Alexander Verlinsky, Dr.
Professor of Classical Philology
St. Petersburg State University
Bibliotheca Classica Petropolitana (Director)
Born in 1959 in Leningrad
Studied History at the Leningrad Pedagogical Institute (today: The State Russian Herzen Pedagogical University) and Classical Philology at St. Petersburg State University
Plato's Doctrines on the Beginning of Human Culture and Their Impact on Later ThinkersThis project is intended as a monograph on Plato's views of the origin and development of human culture, and on reaction to them in Aristotle and his school, on the one hand, and in Epicurus and the Epicureans, on the other. A comprehensive analysis of Plato's and Aristotle's views in this field is lacking, partially because neither Plato nor Aristotle left a detailed account of his views on the subject of origin of culture, but treated relevant questions on various occasions and in various works. In the case of Plato, an additional difficulty is the mythological language he uses in his treatments of prehistoric past. For this reason and also since Plato viewed the universe and man as the product of creation, his view seems to be diametrically opposite to the realistic approach to development of human culture typical of the earlier thinkers, such as Democritus and the Sophists. By the same token, Aristotle's teleological approach seems to suppress treatment of concrete factors of development in favour of a quasi-biological growth of human knowledge, society and institutions.
Many aspects of this perspective need revision. As for Plato, I argue that a consistent theory underlies the mythological stories of his later dialogues, a theory that purports to be fair to utilitarian aspects of human existence, but tries at the same time to modify it in a theological vein, assuming providential care by god(s) not only at the moment of creation, but also in the course of human evolution. Aristotle's theory, which replaces Plato's creationism with the set of objective ends of human development, can be productively investigated at the same time as the most impressive attempt in classical antiquity to elaborate the whole range of partial factors of evolution (psychological, social, as well as factors immanent to a related field). At the same time, Epicurus' theory, however fundamental its opposition to Plato's creationism, should be seen not only as a continuation of the views of the Pre-Socratics and Sophists, but also as taking into account Plato's approach, first of all in his attempt to replace the painful evolution of humankind, as typical e.g. for Democritus' view, with automatic 'natural' reactions, which can be interpreted as an attempt to find a substitute for the divine care of Plato's theory.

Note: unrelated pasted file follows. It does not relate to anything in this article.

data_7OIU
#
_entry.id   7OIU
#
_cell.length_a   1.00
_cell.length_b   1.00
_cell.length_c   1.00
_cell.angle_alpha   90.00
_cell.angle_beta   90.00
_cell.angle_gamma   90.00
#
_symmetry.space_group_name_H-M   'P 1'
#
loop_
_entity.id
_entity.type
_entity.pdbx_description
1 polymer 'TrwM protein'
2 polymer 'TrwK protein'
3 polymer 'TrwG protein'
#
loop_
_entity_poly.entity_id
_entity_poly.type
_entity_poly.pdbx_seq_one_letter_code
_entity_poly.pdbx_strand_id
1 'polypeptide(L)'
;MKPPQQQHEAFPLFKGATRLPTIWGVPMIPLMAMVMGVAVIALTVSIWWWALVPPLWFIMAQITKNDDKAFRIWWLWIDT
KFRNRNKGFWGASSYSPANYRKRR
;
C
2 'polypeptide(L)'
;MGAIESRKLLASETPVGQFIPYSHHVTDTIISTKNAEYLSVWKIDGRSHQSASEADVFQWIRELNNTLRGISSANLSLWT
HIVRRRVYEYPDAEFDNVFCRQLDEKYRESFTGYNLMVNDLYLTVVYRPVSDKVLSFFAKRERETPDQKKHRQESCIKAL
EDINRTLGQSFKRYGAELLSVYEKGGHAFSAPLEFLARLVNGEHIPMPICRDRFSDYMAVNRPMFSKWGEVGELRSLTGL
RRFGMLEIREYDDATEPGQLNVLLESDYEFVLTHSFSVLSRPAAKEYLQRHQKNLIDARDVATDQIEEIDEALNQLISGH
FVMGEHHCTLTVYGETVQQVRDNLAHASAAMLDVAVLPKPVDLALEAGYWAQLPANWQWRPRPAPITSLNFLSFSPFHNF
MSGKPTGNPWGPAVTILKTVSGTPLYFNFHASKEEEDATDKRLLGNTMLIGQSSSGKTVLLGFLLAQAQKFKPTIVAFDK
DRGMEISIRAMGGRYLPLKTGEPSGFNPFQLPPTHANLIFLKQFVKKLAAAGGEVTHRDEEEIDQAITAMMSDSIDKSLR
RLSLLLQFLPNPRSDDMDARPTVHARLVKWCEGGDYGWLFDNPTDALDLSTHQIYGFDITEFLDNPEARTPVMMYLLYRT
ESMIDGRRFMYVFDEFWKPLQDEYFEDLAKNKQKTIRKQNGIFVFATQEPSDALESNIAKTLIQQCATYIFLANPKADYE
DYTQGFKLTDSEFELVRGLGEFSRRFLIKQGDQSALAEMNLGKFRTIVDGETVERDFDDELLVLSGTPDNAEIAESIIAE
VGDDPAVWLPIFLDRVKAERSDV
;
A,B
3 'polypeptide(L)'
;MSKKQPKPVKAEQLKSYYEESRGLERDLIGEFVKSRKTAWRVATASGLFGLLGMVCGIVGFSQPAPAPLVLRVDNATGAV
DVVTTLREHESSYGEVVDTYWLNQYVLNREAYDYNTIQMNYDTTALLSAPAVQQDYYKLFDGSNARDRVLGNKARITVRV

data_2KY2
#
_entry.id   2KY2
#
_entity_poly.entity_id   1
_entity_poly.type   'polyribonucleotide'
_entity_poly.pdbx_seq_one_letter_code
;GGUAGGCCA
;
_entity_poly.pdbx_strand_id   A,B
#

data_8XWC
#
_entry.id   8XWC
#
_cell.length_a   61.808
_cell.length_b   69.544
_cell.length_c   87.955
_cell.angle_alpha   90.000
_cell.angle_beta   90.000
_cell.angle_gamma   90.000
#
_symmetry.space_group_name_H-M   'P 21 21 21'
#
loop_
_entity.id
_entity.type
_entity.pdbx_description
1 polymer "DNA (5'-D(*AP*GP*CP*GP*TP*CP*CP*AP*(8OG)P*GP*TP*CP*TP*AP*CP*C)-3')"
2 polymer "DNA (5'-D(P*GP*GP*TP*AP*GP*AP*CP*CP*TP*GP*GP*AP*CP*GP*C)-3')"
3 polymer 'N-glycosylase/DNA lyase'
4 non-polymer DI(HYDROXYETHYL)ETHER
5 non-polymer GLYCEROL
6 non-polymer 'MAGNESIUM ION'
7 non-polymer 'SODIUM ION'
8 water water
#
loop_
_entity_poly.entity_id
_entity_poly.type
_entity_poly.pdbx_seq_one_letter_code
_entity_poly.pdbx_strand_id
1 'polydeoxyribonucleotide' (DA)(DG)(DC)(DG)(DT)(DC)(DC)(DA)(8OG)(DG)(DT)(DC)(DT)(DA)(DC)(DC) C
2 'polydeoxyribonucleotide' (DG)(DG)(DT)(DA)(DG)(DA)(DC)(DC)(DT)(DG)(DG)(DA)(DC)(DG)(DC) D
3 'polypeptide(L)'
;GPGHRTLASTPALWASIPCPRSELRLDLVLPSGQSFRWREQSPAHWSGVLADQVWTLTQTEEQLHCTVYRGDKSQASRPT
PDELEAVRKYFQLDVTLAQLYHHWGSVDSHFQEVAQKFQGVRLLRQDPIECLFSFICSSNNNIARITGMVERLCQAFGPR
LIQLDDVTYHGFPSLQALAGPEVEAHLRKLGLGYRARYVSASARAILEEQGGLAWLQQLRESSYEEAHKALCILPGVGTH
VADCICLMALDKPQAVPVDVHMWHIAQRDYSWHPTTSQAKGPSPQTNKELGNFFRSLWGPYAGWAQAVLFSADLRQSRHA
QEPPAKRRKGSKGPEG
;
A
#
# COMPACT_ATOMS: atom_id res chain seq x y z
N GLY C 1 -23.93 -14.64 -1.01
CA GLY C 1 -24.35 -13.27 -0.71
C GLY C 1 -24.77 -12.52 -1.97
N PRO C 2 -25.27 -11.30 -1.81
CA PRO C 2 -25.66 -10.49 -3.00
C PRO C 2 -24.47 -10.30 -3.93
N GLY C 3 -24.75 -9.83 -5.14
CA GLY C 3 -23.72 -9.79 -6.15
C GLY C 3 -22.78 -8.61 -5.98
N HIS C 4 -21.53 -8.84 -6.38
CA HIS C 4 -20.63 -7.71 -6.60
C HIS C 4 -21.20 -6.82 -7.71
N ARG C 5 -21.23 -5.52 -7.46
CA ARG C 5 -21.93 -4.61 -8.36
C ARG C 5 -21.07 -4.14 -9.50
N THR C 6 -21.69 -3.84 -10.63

Verlinsky, Alexander. "The Cosmic Cycle in the Statesman Myth. Part I." Hyperboreus 14 (2008): 57-86 (Part II, forthcoming, Hyperboreus 15, 2009).
-. "The Flood in Aristotle's Meteorologica (I.14)". In Antike Naturwissenschaft und ihre Rezeption 16, edited by Jochen Althoff et al., 51-68. Trier: Wissenschaftlicher Verlag, 2006.
-. "Epicurus and his Predecessors on the Origin of Language." In Language and Learning: Proceedings of the 9th Symposium Hellenisticum, edited by Dorothea Frede and Brad Inwood, 56-100. Cambridge: Cambridge University Press, 2005.